Police response to Vegas shooting divides experts, survivor
LAS VEGAS — Police and hotel employees' actions as gunfire rained from a Las Vegas resort onto an outdoor concert drew mixed reactions after newly released video showed authorities making their way through a casino and carefully checking rooms before bursting into the shooter's suite.
Security experts and a survivor of the deadliest mass shooting in modern U.S. history said the footage from officers' body-worn cameras offered only a glimpse of what unfolded as police responded to the rampage and didn't provide clues about why the gunman killed 58 people and injured hundreds last fall.
"There's no real context that gives any kind of glue to put this puzzle together," said Brian Claypool, an attorney from Pasadena, California, who survived the Oct. 1 shooting and now represents dozens of victims and families considering suing for damages.
"What the survivors and people across this country want to see are answers," Claypool said. "How did this happen? Why did it happen? And could this have been prevented?"
The Associated Press and other news organizations sued to obtain videos, 911 recordings, evidence logs and interview reports to shed light on the response by public agencies, emergency workers and hotel officials. Videos spanning 2 1/2 hours were released Wednesday, and more recordings will come in batches in coming weeks.
A preliminary report released in January said Stephen Paddock meticulously planned the attack, researched police SWAT tactics, rented hotel rooms overlooking outdoor concerts and investigated potential targets in at least four U.S. cities. Police said the 64-year-old high-stakes video poker player killed himself as authorities closed in.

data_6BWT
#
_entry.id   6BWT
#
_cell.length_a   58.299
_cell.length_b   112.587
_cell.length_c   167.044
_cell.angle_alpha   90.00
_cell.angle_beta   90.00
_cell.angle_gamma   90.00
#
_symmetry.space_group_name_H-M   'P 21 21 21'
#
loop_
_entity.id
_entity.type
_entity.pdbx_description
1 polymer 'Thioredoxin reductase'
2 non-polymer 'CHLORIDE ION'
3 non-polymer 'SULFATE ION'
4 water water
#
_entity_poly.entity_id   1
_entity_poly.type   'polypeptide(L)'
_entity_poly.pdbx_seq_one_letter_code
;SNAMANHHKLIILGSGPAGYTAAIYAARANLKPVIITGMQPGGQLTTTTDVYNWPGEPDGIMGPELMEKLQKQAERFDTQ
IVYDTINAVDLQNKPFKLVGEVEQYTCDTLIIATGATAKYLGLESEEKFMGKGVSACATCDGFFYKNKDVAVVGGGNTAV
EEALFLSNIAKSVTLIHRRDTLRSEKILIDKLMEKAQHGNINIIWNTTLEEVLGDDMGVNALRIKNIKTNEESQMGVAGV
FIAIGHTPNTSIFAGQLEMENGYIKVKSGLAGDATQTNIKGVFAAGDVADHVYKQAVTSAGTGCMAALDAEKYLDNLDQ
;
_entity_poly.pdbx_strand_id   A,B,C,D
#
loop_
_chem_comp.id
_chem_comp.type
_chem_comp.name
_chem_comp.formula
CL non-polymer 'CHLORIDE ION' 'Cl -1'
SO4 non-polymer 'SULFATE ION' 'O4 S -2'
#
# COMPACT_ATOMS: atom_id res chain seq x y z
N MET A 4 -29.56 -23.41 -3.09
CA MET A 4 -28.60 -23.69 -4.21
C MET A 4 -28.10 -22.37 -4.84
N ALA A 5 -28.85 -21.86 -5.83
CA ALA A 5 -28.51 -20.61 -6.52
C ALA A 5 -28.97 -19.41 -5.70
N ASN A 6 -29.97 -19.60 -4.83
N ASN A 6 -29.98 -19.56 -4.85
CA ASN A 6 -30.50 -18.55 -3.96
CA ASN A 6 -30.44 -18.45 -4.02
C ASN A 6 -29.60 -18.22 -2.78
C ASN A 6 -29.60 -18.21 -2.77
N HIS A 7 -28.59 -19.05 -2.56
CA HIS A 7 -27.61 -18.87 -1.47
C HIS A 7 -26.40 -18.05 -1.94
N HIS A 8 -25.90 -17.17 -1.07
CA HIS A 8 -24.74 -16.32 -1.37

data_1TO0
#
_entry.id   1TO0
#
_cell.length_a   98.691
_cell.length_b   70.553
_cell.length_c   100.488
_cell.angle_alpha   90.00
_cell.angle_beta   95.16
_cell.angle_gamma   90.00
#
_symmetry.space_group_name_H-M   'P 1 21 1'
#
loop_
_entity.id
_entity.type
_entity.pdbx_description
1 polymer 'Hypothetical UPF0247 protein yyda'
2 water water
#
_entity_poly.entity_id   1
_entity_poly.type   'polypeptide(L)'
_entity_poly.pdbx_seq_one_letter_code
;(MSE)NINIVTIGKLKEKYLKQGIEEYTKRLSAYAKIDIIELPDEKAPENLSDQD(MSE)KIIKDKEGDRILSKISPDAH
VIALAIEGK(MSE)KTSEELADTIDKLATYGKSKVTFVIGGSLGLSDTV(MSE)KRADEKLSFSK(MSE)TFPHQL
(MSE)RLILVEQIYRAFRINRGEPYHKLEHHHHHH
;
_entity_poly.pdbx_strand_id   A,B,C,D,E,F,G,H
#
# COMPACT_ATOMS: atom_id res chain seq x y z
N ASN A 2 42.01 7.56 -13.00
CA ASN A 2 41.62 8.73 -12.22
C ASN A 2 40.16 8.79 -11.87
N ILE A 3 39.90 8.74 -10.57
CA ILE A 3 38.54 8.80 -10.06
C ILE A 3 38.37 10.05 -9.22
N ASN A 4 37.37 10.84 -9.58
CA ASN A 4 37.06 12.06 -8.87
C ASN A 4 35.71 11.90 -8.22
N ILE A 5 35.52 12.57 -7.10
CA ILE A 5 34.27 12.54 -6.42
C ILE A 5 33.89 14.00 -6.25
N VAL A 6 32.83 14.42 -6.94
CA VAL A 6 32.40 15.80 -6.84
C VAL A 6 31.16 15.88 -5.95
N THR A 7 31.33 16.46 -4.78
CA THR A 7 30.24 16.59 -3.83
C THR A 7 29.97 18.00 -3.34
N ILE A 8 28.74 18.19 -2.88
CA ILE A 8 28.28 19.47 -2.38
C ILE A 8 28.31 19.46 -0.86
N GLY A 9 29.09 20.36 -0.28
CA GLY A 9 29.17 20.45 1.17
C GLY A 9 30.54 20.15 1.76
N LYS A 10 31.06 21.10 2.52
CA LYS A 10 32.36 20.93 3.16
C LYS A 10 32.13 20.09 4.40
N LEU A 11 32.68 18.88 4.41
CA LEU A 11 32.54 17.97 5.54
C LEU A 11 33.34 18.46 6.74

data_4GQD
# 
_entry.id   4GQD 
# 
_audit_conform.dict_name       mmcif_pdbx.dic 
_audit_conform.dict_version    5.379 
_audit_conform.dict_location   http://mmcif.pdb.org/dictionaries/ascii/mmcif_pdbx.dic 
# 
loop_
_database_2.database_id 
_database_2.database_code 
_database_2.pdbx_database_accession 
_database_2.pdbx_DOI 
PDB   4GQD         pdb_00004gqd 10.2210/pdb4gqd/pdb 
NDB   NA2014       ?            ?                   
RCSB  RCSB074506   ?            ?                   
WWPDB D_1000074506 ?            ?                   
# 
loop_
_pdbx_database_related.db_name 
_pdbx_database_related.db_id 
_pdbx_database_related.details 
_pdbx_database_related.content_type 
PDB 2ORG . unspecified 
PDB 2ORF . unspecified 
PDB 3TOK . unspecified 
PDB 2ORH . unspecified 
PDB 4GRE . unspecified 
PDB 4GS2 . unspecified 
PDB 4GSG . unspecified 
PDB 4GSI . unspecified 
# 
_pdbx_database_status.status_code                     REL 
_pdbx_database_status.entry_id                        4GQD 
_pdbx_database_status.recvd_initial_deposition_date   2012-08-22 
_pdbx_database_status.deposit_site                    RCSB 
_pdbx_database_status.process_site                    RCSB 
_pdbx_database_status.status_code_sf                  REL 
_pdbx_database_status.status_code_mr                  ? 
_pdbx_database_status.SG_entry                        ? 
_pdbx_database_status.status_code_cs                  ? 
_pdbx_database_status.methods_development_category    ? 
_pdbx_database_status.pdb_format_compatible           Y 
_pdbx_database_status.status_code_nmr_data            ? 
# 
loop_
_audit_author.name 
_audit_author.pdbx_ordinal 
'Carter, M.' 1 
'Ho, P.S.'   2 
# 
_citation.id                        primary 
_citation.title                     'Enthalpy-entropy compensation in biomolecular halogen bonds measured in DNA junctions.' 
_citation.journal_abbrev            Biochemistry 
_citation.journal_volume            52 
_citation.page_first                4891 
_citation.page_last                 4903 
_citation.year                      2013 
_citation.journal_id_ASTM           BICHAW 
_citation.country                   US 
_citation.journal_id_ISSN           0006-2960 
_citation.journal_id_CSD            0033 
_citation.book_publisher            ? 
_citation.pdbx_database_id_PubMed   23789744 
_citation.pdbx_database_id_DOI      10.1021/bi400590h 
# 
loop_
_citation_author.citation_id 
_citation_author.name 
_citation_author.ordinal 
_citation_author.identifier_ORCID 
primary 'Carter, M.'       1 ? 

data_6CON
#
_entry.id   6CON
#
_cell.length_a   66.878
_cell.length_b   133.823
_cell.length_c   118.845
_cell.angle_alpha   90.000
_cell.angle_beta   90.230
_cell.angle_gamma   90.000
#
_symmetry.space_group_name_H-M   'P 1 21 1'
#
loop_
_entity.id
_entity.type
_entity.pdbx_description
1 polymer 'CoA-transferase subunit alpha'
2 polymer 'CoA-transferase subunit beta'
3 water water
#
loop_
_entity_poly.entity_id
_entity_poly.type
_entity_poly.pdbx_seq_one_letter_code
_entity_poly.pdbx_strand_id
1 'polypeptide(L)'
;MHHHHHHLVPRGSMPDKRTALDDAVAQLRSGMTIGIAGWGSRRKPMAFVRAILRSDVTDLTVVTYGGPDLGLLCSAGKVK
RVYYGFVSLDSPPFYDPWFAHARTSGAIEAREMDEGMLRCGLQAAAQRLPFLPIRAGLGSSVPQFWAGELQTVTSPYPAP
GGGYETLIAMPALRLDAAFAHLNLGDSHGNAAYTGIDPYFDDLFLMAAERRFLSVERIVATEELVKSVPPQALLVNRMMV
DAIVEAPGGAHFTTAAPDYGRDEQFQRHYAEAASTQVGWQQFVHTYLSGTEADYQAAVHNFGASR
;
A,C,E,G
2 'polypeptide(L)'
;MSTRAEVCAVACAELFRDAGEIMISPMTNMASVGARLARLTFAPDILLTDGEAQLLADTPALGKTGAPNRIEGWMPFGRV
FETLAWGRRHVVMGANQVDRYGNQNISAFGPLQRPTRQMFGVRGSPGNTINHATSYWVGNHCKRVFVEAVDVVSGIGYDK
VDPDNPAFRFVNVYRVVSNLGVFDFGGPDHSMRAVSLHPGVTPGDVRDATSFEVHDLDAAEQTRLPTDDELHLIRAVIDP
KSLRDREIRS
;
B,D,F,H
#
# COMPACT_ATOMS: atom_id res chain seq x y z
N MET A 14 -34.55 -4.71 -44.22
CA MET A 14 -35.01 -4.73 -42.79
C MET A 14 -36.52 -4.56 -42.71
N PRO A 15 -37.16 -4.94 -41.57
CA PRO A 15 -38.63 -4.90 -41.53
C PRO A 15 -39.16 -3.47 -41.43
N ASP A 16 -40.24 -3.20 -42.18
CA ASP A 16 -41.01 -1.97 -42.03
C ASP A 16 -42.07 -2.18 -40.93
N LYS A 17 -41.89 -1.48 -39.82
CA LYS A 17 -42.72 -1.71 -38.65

An expert in police tactics dismissed questions about whether officers should have evacuated the packed Mandalay Bay casino, where gamblers played slots seemingly unaware of the shooting 32 floors above them.
"There's no textbook. Every incident is unique," said Thor Eells, executive director of the National Tactical Officers Association. "The last thing they want to do is create more chaos and put people ... into potential fields of fire."
Mehmet Erdem, a hotel operations professor at the University of Nevada, Las Vegas, said employees are trained to avoid inciting panic in guests.
"Looking at the video objectively, there's no flags, nothing that shows any indication of negligence from the hotel management perspective," Erdem said. "You want them to get out, but you want them to do so in an orderly manner."
Members of the initial police team who got to Mandalay Bay didn't know if there were multiple assailants or where they might be, Eells said.
Video showed the officers with armoured shields methodically checking rooms on the 29th, 30th and 31st floors before igniting an explosive charge at the door of the shooter's room on the 32nd.
"Every door they pass or come in contact with is a potential adversary," said Bernard Zapor, a former agent in charge with the U.S. Bureau of Alcohol, Tobacco, Firearms and Explosives in Milwaukee and Phoenix.
"For the amount of people who were in there, you are basically having an active-shooter scene in a small city," Zapor said. "The complexity of this is unimaginable. I think they did everything they were supposed to do."
Tim Bedwell, a retired North Las Vegas police lieutenant, SWAT officer and Marine, said he believed police acted too slowly. Bedwell is running against Clark County Sheriff Joe Lombardo to head the Las Vegas Metropolitan Police Department.
"They should have gone directly to that room, breached that room and engaged the threat," Bedwell said. "In this case, it has been said that Metro slowed because the shooting stopped. The problem is they didn't know it stopped. There was still a need to treat it as an active-shooter and go direct to the threat."
Unlike previous video released by police, the footage made public Wednesday was not stamped with time and date information.
Lombardo said this week that no one in the department would comment on the videos, and a police spokesman reiterated that Thursday.
Jim Ferrence, Lombardo's campaign manager, said Bedwell should be ashamed of trying to score political points on a horrific act of violence.
Claypool, who escaped injury at the concert, questioned why police have not released audio of a hotel security guard alerting staff that he had been shot on the 32nd floor and why police who arrived didn't seem to know which floor they were going to.
"Every second mattered in that shooting," he said. "That's where I'm upset in looking at this footage."
— Ken Ritter
Associated Press journalists Michael Balsamo in Los Angeles, Brian Skoloff in Phoenix and Michelle Price and Regina Garcia Cano in Las Vegas contributed to this report.
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